Scientists from Australia and the UK have conducted the first genetic analysis of Australian aborigines to confirm when their earliest ancestors set foot on the Antipodean continent.
Chris Tyler-Smith, from the UK's Sanger Institute where nearly half of the human genome was sequenced a decade ago, working with Melbourne scientist John Mitchell and Aboriginal Elder Lesley Williams, has produced the first complete DNA sequence of the Y chromosomes of 13 male volunteers.
The Y chromosome is carried only by males and passes from father to son. It's useful to study because the other human chromosomes come in pairs, and genetic information can be exchanged between them, blurring the evolutionary time line.
"This lack of mixing keeps the message clearer," says Tyler-Smith.
Comparing the Y chromosome results against data from populations elsewhere around the world shows that the Australian individuals are descended only from ancestors who arrived in the area about 50,000 years ago.
These data, published this week in Current Biology, are in agreement with what the archaeological record has established, which indicates that these early arrivals were among the first modern humans to leave Africa, and they populated an ancient continent called Sahul.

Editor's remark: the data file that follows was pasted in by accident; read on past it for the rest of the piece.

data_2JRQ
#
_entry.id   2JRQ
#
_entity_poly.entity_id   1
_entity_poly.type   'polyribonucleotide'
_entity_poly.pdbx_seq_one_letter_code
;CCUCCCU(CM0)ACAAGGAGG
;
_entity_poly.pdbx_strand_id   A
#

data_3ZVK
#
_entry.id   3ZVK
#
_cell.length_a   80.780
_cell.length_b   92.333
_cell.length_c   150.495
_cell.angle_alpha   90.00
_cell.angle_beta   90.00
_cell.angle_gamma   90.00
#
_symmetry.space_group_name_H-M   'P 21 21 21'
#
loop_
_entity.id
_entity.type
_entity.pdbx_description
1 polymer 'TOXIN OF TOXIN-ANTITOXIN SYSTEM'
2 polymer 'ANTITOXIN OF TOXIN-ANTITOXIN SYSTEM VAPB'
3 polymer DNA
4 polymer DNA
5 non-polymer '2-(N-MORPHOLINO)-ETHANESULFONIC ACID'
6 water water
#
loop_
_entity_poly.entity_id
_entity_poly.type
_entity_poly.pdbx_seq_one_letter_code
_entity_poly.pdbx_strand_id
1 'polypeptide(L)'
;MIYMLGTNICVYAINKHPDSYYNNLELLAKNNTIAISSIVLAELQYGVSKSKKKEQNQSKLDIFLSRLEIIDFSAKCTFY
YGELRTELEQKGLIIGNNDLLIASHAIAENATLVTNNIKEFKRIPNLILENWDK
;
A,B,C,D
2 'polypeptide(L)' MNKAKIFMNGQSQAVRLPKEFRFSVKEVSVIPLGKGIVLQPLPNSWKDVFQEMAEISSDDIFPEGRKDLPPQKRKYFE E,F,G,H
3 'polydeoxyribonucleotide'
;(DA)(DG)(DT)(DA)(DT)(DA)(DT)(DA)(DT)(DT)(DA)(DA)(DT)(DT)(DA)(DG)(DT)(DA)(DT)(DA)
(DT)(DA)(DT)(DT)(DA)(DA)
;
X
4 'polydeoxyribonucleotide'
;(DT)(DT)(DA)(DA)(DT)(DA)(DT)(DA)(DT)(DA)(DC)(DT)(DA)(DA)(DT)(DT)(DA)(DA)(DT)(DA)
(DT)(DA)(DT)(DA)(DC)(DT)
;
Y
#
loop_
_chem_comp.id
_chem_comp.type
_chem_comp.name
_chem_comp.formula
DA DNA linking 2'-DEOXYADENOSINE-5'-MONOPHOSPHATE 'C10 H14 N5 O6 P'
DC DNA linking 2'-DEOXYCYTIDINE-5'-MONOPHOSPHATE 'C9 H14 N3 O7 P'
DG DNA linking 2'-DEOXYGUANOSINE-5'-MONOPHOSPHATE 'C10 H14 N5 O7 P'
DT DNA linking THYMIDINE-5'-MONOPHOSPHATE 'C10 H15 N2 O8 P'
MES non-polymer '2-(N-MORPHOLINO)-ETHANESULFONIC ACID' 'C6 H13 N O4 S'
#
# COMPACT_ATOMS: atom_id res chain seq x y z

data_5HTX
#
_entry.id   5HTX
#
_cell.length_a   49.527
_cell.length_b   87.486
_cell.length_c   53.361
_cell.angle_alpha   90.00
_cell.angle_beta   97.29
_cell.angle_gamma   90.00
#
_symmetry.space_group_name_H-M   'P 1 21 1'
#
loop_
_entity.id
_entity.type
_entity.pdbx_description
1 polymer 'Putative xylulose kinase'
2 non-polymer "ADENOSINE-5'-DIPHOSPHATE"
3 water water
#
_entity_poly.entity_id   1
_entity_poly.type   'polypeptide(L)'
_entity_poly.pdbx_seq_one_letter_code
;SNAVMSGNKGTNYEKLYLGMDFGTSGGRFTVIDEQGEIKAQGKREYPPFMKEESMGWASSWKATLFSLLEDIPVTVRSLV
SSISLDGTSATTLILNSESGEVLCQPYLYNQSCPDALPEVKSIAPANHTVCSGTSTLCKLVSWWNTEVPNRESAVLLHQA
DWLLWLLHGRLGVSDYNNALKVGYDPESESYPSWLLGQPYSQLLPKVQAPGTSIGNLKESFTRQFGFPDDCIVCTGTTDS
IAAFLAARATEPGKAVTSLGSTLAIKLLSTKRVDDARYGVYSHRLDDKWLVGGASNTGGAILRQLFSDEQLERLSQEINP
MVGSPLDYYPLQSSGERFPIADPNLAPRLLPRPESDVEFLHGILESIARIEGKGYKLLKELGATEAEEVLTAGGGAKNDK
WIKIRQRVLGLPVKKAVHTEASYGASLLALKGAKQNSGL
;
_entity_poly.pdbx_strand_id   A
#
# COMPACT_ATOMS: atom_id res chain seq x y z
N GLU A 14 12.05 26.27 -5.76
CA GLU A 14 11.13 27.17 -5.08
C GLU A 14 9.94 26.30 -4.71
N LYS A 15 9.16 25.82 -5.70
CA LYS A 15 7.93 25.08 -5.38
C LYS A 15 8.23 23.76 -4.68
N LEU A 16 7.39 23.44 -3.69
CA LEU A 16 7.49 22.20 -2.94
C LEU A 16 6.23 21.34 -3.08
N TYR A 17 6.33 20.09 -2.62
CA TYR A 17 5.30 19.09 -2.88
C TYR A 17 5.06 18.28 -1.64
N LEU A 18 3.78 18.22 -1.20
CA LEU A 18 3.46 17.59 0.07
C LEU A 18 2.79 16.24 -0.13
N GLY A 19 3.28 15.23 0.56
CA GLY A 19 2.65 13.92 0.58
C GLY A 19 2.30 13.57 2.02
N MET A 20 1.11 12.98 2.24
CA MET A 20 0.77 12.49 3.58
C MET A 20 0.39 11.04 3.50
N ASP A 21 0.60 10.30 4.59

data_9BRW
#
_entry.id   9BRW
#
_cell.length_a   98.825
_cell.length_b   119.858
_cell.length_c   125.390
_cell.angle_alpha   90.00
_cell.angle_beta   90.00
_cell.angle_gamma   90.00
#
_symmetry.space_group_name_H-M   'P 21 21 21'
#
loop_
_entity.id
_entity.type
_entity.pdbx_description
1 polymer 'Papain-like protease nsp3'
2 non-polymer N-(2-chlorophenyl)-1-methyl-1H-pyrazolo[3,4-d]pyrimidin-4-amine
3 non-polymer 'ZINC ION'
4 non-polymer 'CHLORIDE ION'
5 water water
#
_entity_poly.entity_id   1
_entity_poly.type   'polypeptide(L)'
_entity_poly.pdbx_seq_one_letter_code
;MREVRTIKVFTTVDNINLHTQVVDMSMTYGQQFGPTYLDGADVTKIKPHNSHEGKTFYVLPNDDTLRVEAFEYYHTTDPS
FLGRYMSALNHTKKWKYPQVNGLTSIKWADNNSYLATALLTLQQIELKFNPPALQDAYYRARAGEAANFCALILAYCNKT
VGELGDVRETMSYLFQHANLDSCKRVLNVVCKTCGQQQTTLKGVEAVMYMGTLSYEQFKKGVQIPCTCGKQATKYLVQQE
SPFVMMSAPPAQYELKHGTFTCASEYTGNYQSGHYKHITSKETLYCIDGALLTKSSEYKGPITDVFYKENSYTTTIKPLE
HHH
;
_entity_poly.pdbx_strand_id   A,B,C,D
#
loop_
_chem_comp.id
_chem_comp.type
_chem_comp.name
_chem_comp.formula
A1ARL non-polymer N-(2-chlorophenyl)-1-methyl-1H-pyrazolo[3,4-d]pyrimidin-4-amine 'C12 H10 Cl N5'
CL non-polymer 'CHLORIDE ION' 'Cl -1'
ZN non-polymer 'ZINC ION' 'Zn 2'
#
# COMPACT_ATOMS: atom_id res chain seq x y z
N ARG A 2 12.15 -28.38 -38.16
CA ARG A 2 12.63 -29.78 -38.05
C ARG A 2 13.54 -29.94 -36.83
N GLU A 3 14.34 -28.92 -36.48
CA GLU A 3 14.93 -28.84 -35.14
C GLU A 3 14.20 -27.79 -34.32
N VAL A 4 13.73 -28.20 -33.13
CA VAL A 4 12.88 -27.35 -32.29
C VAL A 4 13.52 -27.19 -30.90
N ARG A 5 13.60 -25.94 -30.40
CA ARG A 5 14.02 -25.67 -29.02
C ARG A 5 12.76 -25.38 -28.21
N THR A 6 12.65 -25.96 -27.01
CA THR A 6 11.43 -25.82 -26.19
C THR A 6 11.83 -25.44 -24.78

This comprised today's Australia, Tasmania and New Guinea and persisted until about 10,000 years ago when rising sea levels reverted the geography to its present form.
Critically, the findings also challenge the claim that a further incursion of migrants came to Australia about 5000 years ago.
At this time, dingoes arrived in Australia for the first time and this coincided with changes in stone tool use, prompting speculation that a fresh wave of human migrants had arrived, possibly from India, at the same time.
The DNA evidence rules this out. "The last time these two populations shared a common ancestor was 50,000 years ago," says Tyler-Smith. "So, once the first ancestors arrived in the area they stayed put, and no one else came in."
Exactly why this first wave of humans were not followed by others is not known.
"These people must have had boats, even then," says Tyler-Smith. "Otherwise they could not have crossed the sea cutting off Papua New Guinea from the rest of Asia. So the lack of a land bridge cannot be the reason. Perhaps the first wave of people prevented others from coming..."
That makes one wonder why everyone else did not stay pure? Perhaps it were the Aussies that went walk-about at times. aquatic, Mon, 28th Mar 2016